2013 took Kit Kat from candy bar to desired Android update

January 1, 2014
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As we did last year with Jelly Bean, we are going to put a spotlight on the big Android update for 2013. This year, as we suspect every Android Community reader will know, brought Kit Kat. This update arrived as Android 4.4 and was fairly quickly pushed to Android 4.4.2. As of the last distribution report from Google, Android 4.4 was being used on 1.1 percent of devices.

Simply put, while Kit Kat was one of the highlights in terms of Android news in 2013, the vast majority of users remain waiting. On a positive side, that 1.1 percent figure should be larger once the updated numbers arrive. Google tends to release the distribution numbers towards the beginning of the month, so the next update should arrive in early January 2014.

In the past it was always the Nexus devices that had first access to those major Android updates. While that lineup received Kit Kat rather quickly, another manufacturer surprised many users. The other was Motorola who rolled out Kit Kat for the Moto X and Moto G without wasting any time. Even more surprising, Motorola had the Verizon Moto X right up front in terms of the rollout.

We suspect not every Moto X or Moto G user is on Kit Kat at the moment, but it also seems safe to think that aside from Nexus devices -- the Moto X and Moto G likely makes up the majority percentage of Kit Kat users at the moment. Anyway, without seeing those updated numbers it is hard to say just how widespread the Kit Kat adoption will be, so for now, how about we take a look at the features and changes that came with the update.

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Kit Kat brought several key improvements, but this time around some of the new goodies are limited to specific devices. For example, the "Ok Google" functionality has been improved, but in this case Nexus 5 users have the real perk. The Ok Google command works without touch, provided you are on the home screen or in Google Now. Some of the other Kit Kat goodies touched on style and general usability.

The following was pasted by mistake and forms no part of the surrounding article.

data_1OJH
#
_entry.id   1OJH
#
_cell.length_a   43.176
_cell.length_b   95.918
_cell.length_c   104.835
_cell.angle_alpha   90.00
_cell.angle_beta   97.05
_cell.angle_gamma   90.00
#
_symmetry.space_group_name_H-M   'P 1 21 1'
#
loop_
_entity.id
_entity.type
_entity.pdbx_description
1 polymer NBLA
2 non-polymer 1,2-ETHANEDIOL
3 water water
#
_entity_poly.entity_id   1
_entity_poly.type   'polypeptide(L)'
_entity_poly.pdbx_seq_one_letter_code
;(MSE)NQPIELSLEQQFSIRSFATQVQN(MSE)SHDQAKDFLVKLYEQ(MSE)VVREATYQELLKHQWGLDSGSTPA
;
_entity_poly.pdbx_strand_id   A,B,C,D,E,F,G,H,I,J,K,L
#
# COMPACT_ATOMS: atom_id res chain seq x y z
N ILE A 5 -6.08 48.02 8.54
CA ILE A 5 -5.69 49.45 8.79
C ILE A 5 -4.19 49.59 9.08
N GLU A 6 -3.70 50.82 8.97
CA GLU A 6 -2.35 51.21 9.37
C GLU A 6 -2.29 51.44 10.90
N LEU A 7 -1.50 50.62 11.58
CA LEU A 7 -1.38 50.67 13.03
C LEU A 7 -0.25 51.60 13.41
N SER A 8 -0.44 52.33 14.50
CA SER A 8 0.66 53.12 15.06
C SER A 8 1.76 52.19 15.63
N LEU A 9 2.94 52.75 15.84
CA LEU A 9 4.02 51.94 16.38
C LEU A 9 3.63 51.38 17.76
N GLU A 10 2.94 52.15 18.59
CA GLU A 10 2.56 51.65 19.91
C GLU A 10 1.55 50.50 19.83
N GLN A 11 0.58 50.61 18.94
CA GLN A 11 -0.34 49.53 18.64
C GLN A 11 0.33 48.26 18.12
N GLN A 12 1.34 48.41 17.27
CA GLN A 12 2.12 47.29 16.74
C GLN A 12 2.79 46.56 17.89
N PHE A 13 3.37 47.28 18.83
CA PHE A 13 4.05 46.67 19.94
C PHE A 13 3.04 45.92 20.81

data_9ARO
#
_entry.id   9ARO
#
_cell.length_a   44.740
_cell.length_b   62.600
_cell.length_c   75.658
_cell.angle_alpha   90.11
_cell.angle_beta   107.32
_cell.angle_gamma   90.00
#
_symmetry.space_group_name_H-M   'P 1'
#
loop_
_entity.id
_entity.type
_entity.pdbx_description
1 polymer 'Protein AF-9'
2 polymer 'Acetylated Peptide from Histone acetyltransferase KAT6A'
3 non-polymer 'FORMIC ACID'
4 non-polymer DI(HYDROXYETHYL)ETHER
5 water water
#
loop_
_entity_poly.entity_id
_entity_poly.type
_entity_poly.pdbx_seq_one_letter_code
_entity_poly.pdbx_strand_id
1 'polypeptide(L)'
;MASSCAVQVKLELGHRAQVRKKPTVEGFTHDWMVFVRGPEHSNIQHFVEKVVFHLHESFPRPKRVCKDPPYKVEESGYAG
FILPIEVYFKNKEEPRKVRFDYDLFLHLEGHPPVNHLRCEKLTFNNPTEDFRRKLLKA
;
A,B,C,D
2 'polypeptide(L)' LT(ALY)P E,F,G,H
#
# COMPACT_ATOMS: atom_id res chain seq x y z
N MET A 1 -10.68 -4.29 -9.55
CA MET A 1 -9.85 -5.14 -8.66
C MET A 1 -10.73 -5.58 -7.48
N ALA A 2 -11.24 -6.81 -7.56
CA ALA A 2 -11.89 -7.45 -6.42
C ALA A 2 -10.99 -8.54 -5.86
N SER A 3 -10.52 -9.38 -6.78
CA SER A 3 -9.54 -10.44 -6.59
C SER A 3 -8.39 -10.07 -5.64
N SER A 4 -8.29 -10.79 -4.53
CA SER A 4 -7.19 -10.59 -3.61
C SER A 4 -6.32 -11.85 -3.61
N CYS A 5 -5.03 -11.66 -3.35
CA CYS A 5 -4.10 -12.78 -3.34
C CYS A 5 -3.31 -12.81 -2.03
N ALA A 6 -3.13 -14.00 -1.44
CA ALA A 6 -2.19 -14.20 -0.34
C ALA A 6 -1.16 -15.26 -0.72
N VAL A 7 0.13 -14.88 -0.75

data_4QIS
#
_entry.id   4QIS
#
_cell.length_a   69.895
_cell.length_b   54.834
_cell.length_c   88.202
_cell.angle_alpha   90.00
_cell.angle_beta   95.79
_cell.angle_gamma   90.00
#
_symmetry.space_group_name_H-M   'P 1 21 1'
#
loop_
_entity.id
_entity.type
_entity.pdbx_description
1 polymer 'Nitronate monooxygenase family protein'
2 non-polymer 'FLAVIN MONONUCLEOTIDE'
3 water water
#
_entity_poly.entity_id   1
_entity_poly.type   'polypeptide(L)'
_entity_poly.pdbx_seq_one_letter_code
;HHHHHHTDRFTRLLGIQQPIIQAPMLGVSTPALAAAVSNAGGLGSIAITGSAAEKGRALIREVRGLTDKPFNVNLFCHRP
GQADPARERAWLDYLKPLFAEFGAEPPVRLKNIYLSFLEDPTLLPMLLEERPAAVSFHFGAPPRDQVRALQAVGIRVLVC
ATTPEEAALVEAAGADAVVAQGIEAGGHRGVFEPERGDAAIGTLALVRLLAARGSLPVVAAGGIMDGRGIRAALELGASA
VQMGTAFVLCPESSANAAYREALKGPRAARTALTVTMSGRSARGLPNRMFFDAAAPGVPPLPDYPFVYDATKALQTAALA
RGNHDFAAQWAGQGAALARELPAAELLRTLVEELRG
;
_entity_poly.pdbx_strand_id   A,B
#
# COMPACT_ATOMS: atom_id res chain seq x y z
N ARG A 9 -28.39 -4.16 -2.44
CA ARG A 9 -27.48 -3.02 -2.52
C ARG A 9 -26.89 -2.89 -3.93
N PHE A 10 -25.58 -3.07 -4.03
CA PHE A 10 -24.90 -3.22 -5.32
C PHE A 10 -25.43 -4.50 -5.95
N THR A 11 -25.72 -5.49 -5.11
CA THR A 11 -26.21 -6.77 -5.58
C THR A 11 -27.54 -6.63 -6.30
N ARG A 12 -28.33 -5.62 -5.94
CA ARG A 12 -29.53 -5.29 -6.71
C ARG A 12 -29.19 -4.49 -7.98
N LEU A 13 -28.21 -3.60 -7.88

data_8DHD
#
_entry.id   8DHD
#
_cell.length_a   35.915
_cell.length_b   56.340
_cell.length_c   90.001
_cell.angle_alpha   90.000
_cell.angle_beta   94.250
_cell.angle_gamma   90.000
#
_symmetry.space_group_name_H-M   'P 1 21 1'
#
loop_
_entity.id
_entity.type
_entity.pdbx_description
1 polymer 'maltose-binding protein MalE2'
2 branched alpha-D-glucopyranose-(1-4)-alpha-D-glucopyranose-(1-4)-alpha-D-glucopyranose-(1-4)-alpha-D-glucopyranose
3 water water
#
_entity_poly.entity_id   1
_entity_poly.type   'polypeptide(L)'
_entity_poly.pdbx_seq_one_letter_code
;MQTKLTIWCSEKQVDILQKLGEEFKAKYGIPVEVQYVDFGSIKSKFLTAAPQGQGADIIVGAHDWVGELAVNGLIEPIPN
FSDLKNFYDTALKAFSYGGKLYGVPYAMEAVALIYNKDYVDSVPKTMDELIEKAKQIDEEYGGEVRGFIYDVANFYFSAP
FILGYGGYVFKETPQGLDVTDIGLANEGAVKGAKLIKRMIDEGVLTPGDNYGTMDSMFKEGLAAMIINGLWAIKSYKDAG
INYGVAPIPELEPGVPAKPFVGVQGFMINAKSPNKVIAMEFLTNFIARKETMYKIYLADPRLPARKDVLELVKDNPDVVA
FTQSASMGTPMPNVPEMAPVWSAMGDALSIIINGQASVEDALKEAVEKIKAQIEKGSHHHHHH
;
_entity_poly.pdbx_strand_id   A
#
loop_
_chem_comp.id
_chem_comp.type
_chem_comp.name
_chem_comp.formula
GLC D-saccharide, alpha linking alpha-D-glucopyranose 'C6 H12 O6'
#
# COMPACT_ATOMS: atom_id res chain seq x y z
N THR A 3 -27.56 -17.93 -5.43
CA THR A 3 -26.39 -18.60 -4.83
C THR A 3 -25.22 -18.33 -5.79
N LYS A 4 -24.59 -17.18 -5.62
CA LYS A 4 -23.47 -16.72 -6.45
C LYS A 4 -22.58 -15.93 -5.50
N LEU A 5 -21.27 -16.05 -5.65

For example, the lockscreen now shows full-screen album or movie art when you are listening to music or watching a video. This works even when sending those to a Chromecast and the lockscreen also allows the user to control the playback, which includes play, pause and seek back and forward. This is essentially a smaller change, but nonetheless a welcome addition.

Apps can also go full screen with Android 4.4. This is another item that sounds somewhat insignificant, but when put in practice, the user experience seems much improved. If nothing else, you have a little bit less in terms of distractions. This setup will vary by app, by is available for everything from games, to videos, to reading. Basically, everything automatically hides.

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Google also did a bit of improving around multitasking with Kit Kat. This one may or may not be as obvious, however the official line is that "Android 4.4 takes system performance to an all-time high by optimizing memory and improving your touchscreen so that it responds faster and more accurately than ever before."

Some of the other additions circled around calling. Yes, regular old voice calling -- something we tend to use our 'phones' for less and less often these days. But in this case Google updated the phone app to better prioritize contacts based on use, and also added the ability to search for nearby places and businesses. The other voice calling addition was Caller ID. In short, Google now looks up numbers -- even for those not in your address book.

While this next bit has brought some mixed opinions, Google integrated SMS messaging with Hangouts this time around. This actually rolled out for all users through Google Play, but those with Kit Kat will have it by default. Hangouts also received support for animated GIFs.

Some final, but still notable changes include emoji in the Google keyboard, the ability to print, and improved file integration across services and apps. Lastly, for another change that arrived for all users, Google improved Quickoffice which offers the ability to create and edit everything from documents, spreadsheets and presentations.

Now, if we can just get the carriers and manufacturers get everyone updated sooner rather than later.


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